Week 5 - June 8 - 12
Ok y’all, this week I personally believe has been one of the most productive and successful week so far. The game plan for this week was to really go to battle with WebRTC and finally win this time. Guess what? We did! Well, so far but we’re still winning. :)
To open the week, we met to discuss the week’s game plan aka our battle plan for WebRTC. As I stated briefly in week 4 blog, the battle plan was to get GCP Web Speech API and MS Azure to work in WebRTC in Norman’s coded script that he had already wrote for the RTT. Initially, we predicted this to be quite challenging because when we first tried a couple of weeks ago, we hit a doubled, no tripled layered brick wall. However, this time it was different. We had more tools in our toolbox and we were able to break through the hard wall.
To break my side the wall, I stayed working with MS Azure as I have been the previous weeks and getting that specific ASR up. To get it connected, I really had to first understand WebRTC and how Norman’s code to capture the keycodes and prints to the textarea for the local and remote users to see. Once I was able to do so, I created a new script that would use MS Azure’s ASR and print its STT service to the textarea Norman created. But of course, we had some problems; there were “undefined” messages that kept popping up, the text that the users typed would disappear and be replaced by the streaming STT sevice, and the last one was on the local user’s end - when they delete any of their texts, it would show up in the lastRecognized var that would print when the script switches to the ASR. I with enormous help from Norman, was able to solve all of them with adding codes and functions to remove the undefined messages, keep the text that were typed, and remove the texts that were deleted by the user. That took us a couple of days but we were able to get it to successfully work with switching between user RTT and ASR in the textarea with no errors. First wall down!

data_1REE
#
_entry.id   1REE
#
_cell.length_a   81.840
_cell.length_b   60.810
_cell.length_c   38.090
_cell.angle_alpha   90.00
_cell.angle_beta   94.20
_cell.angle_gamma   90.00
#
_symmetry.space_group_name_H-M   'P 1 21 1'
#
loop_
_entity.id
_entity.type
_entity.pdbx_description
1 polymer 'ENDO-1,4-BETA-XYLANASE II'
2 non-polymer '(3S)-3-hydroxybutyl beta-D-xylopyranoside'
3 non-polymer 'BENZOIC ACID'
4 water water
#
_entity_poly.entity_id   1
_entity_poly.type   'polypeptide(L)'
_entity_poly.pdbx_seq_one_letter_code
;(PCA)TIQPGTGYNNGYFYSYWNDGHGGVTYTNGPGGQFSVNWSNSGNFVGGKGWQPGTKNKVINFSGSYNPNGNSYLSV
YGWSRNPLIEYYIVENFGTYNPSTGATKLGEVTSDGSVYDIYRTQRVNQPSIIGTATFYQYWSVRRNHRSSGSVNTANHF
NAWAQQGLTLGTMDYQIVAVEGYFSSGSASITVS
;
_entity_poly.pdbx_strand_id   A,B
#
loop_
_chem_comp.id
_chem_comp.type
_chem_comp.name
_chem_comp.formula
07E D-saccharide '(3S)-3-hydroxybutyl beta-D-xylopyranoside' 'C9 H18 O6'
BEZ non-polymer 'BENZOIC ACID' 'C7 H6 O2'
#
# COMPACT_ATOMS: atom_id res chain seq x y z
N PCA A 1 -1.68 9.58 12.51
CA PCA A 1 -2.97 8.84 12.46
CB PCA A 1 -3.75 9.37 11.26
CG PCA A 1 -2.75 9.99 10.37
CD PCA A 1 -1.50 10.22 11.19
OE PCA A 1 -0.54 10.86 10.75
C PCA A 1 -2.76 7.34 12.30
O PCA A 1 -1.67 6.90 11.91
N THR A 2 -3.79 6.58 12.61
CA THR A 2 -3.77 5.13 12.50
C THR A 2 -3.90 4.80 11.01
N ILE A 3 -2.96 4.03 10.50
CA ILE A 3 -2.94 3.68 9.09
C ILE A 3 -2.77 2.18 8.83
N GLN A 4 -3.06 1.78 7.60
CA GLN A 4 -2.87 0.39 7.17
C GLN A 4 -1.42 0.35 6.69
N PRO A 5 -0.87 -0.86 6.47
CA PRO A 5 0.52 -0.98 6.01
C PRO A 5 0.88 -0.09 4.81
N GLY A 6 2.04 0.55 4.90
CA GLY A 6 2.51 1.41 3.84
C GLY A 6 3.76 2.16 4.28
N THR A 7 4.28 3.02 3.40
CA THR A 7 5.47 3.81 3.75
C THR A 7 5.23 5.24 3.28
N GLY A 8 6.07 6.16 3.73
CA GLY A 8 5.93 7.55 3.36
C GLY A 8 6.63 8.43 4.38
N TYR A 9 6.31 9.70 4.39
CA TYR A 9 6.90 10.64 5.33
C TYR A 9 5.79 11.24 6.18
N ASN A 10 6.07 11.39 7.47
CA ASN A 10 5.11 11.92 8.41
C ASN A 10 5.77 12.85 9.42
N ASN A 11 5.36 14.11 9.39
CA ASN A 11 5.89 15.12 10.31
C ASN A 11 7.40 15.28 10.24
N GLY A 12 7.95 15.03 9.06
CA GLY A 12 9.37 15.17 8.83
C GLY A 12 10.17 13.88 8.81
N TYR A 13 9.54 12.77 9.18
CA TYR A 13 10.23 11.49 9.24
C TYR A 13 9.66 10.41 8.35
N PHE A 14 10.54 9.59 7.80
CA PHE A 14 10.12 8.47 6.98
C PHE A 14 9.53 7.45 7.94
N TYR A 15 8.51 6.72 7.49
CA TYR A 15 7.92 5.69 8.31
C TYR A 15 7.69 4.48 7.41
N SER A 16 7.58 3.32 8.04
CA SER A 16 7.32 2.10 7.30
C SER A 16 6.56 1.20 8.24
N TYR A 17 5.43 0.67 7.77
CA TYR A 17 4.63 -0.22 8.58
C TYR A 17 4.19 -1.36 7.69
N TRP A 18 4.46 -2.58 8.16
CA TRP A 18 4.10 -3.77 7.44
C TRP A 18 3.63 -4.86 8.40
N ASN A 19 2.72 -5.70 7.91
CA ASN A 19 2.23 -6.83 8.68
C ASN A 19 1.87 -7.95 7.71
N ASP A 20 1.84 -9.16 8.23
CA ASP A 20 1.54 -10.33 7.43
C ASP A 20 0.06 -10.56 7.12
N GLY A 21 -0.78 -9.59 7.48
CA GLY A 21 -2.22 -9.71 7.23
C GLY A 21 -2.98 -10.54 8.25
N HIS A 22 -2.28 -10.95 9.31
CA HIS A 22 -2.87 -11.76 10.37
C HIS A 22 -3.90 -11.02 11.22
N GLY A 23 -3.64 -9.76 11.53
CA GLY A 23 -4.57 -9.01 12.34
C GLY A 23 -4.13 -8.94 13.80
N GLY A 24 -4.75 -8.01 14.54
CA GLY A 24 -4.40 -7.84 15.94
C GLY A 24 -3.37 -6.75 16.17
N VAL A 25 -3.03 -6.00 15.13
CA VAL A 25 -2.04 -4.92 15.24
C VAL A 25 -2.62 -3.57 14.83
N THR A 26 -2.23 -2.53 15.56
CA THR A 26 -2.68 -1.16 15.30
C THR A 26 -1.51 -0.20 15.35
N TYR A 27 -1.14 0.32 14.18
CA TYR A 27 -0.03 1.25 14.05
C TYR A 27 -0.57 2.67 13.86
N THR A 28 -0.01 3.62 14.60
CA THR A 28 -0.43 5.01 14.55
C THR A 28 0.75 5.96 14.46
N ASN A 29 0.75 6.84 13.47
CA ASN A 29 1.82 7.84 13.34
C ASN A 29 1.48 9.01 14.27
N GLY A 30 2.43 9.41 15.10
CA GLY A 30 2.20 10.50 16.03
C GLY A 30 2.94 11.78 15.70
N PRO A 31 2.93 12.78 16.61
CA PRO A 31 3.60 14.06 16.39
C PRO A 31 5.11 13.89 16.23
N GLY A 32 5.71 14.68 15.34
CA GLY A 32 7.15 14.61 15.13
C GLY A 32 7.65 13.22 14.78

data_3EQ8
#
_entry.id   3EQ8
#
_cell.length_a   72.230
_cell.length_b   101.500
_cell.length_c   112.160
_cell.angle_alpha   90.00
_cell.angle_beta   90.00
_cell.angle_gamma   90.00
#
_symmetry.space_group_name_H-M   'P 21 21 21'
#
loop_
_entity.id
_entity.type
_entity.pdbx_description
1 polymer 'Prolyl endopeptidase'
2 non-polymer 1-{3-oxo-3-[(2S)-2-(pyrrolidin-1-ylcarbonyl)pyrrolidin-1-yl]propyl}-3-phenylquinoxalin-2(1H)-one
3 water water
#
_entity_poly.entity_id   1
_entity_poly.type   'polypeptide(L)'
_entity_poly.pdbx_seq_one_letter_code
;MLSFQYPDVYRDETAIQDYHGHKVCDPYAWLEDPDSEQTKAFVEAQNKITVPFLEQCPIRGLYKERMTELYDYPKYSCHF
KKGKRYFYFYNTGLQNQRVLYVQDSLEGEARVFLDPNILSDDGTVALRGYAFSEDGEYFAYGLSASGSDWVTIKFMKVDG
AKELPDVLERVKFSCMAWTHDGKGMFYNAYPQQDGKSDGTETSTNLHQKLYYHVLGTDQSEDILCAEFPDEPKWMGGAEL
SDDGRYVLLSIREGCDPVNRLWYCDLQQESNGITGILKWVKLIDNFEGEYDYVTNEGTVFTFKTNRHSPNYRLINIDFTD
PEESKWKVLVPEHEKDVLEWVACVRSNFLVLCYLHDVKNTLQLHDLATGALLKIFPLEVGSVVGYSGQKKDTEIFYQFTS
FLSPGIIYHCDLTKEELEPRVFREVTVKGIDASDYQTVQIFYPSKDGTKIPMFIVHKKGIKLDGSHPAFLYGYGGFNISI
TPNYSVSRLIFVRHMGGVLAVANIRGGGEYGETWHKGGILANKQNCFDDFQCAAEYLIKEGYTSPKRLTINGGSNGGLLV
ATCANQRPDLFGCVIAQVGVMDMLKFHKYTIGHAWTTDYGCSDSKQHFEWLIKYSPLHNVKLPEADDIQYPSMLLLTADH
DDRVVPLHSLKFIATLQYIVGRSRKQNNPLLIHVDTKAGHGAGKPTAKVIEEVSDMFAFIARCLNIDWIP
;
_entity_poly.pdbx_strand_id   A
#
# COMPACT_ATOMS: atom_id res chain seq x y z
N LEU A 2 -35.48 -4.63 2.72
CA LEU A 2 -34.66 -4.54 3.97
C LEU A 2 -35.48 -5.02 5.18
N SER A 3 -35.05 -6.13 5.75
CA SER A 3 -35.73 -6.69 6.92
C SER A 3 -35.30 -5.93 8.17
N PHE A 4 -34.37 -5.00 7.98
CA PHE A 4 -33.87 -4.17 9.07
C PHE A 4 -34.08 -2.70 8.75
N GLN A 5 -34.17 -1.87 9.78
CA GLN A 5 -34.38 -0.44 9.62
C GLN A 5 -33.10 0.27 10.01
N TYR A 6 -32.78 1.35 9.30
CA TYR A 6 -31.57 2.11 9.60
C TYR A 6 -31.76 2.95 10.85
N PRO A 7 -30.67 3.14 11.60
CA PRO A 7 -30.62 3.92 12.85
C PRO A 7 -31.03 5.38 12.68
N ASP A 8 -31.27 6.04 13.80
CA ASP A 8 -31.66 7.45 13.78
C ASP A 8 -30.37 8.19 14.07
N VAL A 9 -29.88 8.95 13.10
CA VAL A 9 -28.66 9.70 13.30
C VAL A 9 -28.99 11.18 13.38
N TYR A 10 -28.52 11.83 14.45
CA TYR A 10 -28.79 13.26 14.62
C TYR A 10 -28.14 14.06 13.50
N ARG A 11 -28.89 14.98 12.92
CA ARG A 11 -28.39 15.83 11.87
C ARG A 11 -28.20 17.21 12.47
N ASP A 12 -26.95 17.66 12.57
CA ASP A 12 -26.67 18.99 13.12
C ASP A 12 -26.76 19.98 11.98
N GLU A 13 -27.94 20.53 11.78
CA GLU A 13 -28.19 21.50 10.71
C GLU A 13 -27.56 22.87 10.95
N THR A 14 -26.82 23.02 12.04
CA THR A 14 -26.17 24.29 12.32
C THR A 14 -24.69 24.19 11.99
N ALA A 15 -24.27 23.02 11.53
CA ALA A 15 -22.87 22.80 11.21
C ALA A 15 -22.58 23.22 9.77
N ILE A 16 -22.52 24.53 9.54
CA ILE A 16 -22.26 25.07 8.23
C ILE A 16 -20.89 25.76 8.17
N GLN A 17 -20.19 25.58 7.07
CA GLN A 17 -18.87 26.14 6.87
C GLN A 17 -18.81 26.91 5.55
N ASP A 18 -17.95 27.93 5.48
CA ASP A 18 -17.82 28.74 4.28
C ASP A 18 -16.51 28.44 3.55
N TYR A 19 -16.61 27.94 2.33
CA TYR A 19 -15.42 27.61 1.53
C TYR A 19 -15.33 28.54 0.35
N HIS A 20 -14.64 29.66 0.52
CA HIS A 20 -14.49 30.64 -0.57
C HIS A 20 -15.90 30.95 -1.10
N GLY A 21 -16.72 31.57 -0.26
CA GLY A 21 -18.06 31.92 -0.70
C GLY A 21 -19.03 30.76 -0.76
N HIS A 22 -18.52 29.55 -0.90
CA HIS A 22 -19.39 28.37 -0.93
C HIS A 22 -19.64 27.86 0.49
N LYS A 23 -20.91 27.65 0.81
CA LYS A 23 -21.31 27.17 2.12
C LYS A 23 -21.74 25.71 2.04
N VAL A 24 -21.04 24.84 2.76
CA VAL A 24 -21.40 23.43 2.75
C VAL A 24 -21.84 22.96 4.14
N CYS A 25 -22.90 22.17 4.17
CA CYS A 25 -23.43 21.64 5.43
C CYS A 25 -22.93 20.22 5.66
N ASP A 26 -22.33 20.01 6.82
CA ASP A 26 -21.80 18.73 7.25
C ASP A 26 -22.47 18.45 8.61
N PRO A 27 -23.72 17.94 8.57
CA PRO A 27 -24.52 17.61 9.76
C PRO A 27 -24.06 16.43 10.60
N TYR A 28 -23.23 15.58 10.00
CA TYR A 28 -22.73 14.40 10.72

Though, there were some suggestions to implement a style to change the color of the font or the weight of the RTT or ASR to show the difference between the two when it streams to the textarea but as a team, we agreed to hold that to next week when we got everything else down. Because the next thing on our list was going to take some time and had higher priority.
Now for the next thing, it was to add an option in the hamburger menu to show the entire transcript of the chat in a div or textarea in front of the page. This feature is important because users can refer to previous conversations or go back to a part they missed. It is also critical for saving the transcript in a file after the chat is over for later references. To start, the main goal was to have the transcript of the local user’s ASR shown in the div in front of the page. Hopefully it could be live as well. With luck (and skill), I was able to tackle that wall and have an option that would show the transcript of the local user and have it also stream live. So when talking - the chat area as well as the transcript div will stream the ASR. I also had the transcript div print the timestamp of each ASR so that when needed, you could refer to the transcript and find exactly where you missed or need to review.
So great, right, we had the transcript div up and it prints accurately. Ha nope, our battle for the transcript div is far from over. Now we need to get the ASR from all users of the chat and have it print in the transcript div. Meaning, I would need to look into WebRTC peer to peer connection and have a function that would listen to the remote user’s data streaming to extract the text. But good news (for me), it’s Friday so we can take a bit of a breather from trying to figure out this code and script and come back with a fresh mindset on Monday.
Now, you can see why I opened this blog cheerfully, this week was one of the best weeks in the past 5 weeks. We got a part of one of our biggest purpose of this project - to test ASRs with WebRTC completed. I was able to connect one of the ASRs to WebRTC - MS Azure. So you can bet I’ll have a great weekend! See you guys next week, hopefully we’ll be just as successful as this week.